Sunday, July 31, 2011

Day Eighteen.....Barcaldin

O.M.G!!!!!!  Am I glad that we decided to rest at Jericho prior to tackling the 190 odd K to Longreach.

The trip took us around 3 hours with a couple of stops and I have to say it was the worst bit of road we have seen thus far.   Barely wide enough for two cars and as undulating as the Looner Park roller coaster, I forgot to turn on the UHF and consequently was a little caught out by the site of a road train in my side mirror as he was passing us at over 100k an hour....S...T I thought hang on and slow down to let him through.

Quickly turned on to station 40 in time to get the heads up from a tourist coach coming through.... promise to self to invest in a rearview camera to give us a little more warning. 

When we got to Longreach we saw the road train on the side of the road and it was only a little one... about 40 meters long.

We had a short stop at Barcaldin where we parked in front of the Artesian Hotel, the only one not to be burned down during the Shearers uprising in 1891.

Across the road was the Monument to the Tree Of Knowledge, an unusual structure but quite clever in design with varing lengths of wooden beams hanging from the ceiling which when the wind blew clanked together with a rather plesant timber (Ha! ha!)

Inside this Monument is located the Tree of Knowledge under which the beginnings of the Labor Union movement began.  

Not wishing to take away from this important piece of Australian history,I could nevertheless, not stop myself from wondering if there were any parallels to be taken from this vision...  The dead tree is supported by almost invisable guy wires like the strings of a puppet and I invisaged them to be not unlike the Trade Union Power Brokers silently dictating to the Labor Party...  I could almost hear the chimes sighing....

'Goodbye Kevin Rudd, 
farewell Neville Wran,
it's a long long way for Julia Gillard
so she better take care....

The fact that water is without doubt the most valuable and important commodity in the outback, it is therefore with interest that I took these photos of one of the first Windmills built to pump this precious liquid up from the depths.

Saturday, July 30, 2011

Day Seventeen......Sapphire

It was with a degree of sadness that we said our farewells to the friends we have made here in Sapphire and packed up for the next leg of our journey.

Longreach with an overnight stop at the town of Jericho.  In hindsight we could have done it in one day but it would have been a big day and there really is no rush.

Filled up with diesel at $1.58.9 a litre (that hurt)

The road is as straight as far as the eye can see and rises to 553 meters above see level, at one point it was down to second gear but the beast did us proud.

Road trains out this way are 53meters long and have three dogs, so not much passing done, by us at least....

Eileen says hi! to family and friends at one of our comfort stops at a toilet block in the middle of
nowhere. (and spotlessly clean to boot)

Arrived at Jericho show Ground around 12 noon and set up a quick camp.

Eileen set up to make cauliflower cheese and chicken for lunch/tea so Dad promptly decided on a quick nap in his chair while Pepper lay guard.

Don't you dare touch my Dad!!!

Friday, July 29, 2011

Day Sixteen......

Our last day for this part of our trip and we decided to backtrack a little (around 60k each way) to Emerald for a bit of sight seeing and to give Pepper a bath and restock on groceries at an affordable price.  We went to Coles in Emerald and discovered that it had just reopened after a complete refit due to the 2011 floods.   There was a line about a meter above floor level which was the depth of the water through the shop and when one has a look around the town you quickly realise just how much water must have gone through here.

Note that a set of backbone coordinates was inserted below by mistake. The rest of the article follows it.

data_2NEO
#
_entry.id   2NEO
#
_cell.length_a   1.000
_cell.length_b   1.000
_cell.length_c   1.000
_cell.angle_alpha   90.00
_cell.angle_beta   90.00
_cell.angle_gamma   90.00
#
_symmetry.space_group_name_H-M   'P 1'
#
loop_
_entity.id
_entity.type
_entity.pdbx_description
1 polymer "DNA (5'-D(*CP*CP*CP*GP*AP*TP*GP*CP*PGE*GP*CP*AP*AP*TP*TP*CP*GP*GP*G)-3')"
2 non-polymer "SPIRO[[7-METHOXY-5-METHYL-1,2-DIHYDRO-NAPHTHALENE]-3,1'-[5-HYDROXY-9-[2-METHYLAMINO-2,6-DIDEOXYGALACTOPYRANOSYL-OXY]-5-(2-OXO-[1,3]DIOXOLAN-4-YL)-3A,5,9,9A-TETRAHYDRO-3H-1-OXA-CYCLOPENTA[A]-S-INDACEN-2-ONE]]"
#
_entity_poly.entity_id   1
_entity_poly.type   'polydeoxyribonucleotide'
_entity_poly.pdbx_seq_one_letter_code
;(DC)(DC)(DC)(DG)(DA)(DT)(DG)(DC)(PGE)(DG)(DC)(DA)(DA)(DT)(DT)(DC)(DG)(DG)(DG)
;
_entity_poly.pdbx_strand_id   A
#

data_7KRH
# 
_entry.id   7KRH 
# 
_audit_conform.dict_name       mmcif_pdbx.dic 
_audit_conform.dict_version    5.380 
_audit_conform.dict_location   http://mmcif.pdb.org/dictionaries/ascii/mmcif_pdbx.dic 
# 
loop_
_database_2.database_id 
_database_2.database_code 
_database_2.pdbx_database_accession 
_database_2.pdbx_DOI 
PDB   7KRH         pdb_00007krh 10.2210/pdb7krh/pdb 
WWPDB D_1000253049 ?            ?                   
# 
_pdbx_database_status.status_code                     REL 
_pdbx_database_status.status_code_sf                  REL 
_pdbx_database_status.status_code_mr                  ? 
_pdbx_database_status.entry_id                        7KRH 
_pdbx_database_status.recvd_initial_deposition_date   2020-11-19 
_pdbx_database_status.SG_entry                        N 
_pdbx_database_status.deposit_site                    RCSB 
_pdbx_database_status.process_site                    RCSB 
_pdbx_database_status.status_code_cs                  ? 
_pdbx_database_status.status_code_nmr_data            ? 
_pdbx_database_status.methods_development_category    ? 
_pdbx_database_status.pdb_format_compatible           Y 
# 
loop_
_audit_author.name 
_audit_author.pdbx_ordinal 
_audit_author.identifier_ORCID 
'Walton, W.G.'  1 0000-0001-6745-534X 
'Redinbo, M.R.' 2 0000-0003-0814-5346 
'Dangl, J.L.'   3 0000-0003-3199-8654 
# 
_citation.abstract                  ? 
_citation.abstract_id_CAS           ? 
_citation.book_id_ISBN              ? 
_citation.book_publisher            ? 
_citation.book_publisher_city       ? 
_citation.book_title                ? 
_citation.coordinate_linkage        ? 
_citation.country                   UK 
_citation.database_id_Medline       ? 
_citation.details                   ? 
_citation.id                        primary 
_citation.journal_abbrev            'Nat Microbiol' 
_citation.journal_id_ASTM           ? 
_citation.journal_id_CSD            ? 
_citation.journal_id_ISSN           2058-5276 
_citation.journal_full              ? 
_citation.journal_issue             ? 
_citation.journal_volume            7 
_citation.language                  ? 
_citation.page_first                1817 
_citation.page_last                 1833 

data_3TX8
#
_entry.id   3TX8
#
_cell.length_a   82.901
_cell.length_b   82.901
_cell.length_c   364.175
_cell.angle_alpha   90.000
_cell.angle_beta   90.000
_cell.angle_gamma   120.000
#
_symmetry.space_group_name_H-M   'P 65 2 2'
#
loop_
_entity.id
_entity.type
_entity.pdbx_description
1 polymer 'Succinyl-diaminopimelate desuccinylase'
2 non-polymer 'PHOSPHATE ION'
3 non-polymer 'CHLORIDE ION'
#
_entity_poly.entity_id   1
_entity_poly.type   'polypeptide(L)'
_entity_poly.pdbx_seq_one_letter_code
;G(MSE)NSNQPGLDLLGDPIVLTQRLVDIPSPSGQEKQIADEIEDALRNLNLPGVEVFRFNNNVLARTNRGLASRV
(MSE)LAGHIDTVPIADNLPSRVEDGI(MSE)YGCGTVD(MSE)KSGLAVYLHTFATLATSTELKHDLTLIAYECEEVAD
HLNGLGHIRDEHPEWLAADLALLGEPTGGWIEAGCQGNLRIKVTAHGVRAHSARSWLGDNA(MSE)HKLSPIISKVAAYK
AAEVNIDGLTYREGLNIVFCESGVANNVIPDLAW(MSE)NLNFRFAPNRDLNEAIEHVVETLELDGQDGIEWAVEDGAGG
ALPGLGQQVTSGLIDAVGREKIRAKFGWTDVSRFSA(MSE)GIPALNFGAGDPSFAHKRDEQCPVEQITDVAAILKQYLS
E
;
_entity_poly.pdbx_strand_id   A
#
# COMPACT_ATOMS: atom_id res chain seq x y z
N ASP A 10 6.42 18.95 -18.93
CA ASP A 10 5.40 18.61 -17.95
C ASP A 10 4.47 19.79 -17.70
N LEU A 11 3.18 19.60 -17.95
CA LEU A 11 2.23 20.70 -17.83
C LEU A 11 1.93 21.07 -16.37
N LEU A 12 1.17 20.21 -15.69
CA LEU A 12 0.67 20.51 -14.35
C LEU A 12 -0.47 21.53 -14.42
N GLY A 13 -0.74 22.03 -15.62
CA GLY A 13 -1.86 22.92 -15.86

When we got back to Sapphire we were a little tired so decided on a restful afternoon. 

Took Pep for a afternoon walk and took these photos of some Guineafowl which wake us up in the morning. 

 Their call sound distinctly like someone jumping up and down on an innerspring matress. I kid you not.

An Aphostle Bird

Thursday, July 28, 2011

Day Fifteen........

Eileen wanted to do some washing and clean the home today, so I took the opportunity to have a little fossick along the Retreat River and quickly discovered that I was no where near prepared and after a couple of hours panning with no result, I decided that it was a mugs game and taking in the scenery was a better option.  Here are a few of the visions that I came across.

I had a chat with these fellows and learnt quite a bit about how to look for sapphires and upon reflection realised that I came totally unprepared.....

Will know better next time, and Eileen and I agree that there will be a next time and a little longer than 5 nights.

This is a Sulphurcrested Cockatoo, quite a big bird and they congregate in large groups and make the most apalling screaching cry.

I believe that they can render a fair bit of havoc with those strong beaks.

This old gum tree is struggling to survive the recent floods which have washed away a considerable part of the river bank and left the tree in the river.
I learnt that prospecting around fallen trees and submerged roots is a good place to fine Sapphires and Zircons

Wednesday, July 27, 2011

Day Fourteen......

Looking for Elderado

Today we went for a drive around the gemfields and wow! what an eyeopener as to how some people are prepared to eek out a living with the hope of finding that elusive 'BIG ONE'.

We discovered that Archibald John Richardson is the man responsible for this fever.

Wherever you look in the gemfield you will see tents, shanties and caravans and people digging holes.

We visited the Blue Hollow Mine where in fact a big one had been found.  The owners told us that it was there ritirement fund and was worth in the vicinity of $300K. 

They are still looking for the big one......

Eileen and I decided to go back to Pats Place and buy a bucket of dirt and see how our luck panned out...

Three buckets later ($8 a bucket) we had this sorry lot to show for our backbreaking toil.   Worth about $2.00 it reminded me about the story of 'How to make a small fortune fossiking for gems'......

Start with a big one......

On the way out after a lovely cup of coffee and a quiet sit in the sun, I spied these lovely sapphires and got them for Eileen.

Tuesday, July 26, 2011

Day Thirteen.....

Arose in the morning to 5 degree temp (bloddy freezing) and although I wanted to sleep in, Pepper was having none of it and after jumping all over me, I decided that I had better get out of bed and take her for her morning walk.

After breakfast Eileen and I decided to have a go at this fossicking deal, so as advised by the locals, we drove out to Pats Place and purchased a bucket of dirt and began our search.

Eileen gives out a shout "Look darling we can retire now!" at which I rush over to see that it is just another stone.... keep looking sweetie...